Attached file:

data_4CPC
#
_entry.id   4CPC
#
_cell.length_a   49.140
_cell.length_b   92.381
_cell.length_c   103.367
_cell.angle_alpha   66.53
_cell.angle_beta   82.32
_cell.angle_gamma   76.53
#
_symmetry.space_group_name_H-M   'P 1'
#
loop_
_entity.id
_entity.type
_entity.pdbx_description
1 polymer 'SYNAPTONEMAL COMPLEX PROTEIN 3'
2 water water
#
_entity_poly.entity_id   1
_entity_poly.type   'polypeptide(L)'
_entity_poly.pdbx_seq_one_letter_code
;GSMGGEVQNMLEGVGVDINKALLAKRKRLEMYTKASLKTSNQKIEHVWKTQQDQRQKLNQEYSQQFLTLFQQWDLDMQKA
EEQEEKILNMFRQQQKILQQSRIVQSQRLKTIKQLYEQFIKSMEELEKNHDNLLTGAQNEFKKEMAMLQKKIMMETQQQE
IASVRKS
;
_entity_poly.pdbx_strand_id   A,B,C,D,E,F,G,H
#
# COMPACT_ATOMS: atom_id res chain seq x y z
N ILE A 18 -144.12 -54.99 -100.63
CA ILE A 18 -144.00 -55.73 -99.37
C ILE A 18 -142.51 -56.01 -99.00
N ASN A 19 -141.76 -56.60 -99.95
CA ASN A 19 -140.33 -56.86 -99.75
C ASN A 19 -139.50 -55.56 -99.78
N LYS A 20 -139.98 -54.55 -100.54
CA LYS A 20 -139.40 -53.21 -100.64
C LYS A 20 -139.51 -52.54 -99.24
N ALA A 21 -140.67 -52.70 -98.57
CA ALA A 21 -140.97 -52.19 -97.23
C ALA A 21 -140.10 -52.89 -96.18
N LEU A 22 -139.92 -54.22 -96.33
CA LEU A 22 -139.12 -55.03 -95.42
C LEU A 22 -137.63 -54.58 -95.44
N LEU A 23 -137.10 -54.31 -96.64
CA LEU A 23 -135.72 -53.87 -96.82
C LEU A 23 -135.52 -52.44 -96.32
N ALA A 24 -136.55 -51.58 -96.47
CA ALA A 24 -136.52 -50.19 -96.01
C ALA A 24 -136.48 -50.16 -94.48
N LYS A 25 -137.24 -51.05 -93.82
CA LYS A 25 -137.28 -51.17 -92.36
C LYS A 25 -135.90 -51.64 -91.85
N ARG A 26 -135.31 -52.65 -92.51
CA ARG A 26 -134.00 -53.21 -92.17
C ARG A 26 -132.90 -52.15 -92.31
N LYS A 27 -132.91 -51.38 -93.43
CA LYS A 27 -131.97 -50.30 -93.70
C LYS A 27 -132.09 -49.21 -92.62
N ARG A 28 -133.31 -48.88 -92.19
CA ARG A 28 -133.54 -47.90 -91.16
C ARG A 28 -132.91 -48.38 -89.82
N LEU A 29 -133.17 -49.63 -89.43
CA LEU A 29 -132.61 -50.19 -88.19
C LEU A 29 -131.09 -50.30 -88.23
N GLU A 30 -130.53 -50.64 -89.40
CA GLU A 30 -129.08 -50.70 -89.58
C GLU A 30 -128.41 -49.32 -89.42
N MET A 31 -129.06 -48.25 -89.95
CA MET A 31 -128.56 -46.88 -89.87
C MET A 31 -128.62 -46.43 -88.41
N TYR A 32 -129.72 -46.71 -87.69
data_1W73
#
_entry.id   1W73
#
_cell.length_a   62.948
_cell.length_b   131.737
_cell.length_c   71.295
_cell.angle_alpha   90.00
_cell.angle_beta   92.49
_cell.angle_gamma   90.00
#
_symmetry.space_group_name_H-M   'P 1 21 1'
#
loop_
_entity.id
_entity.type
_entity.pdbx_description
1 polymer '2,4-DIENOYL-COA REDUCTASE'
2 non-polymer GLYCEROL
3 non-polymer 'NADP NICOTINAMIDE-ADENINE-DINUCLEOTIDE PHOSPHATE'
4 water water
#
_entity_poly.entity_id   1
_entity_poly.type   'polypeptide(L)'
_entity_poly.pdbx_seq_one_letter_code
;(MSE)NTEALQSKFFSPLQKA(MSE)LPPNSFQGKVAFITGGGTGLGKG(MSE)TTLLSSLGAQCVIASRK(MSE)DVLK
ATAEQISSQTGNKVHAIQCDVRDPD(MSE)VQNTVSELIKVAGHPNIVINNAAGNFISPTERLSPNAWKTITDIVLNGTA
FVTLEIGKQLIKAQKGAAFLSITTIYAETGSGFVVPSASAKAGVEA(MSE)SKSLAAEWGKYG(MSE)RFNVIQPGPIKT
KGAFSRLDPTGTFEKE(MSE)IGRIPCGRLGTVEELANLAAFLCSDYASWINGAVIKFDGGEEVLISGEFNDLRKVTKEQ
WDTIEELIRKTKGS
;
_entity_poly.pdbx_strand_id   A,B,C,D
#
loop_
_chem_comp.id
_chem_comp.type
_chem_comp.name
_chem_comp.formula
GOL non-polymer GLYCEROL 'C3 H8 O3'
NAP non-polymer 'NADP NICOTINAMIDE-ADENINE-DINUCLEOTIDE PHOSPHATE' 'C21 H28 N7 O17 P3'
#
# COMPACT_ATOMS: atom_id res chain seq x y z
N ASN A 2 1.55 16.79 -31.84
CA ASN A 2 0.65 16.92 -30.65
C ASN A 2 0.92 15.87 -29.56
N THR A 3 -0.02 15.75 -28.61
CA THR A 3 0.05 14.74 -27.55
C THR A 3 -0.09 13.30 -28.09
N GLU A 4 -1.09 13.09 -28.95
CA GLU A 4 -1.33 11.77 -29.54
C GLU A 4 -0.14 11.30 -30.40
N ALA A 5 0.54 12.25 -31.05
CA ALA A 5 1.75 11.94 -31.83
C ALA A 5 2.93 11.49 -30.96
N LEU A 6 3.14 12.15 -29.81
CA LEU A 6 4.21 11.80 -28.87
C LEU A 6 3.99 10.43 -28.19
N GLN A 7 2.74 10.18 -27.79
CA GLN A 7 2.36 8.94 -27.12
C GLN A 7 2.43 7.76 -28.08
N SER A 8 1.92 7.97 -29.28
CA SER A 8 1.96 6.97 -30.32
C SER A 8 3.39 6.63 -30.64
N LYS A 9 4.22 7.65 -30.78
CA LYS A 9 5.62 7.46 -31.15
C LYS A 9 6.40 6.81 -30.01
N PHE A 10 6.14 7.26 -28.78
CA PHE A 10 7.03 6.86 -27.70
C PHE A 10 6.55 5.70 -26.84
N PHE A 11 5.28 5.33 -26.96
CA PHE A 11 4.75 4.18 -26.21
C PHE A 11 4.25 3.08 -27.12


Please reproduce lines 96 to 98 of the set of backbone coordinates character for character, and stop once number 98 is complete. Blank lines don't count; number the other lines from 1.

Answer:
_entity_poly.entity_id   1
_entity_poly.type   'polypeptide(L)'
_entity_poly.pdbx_seq_one_letter_code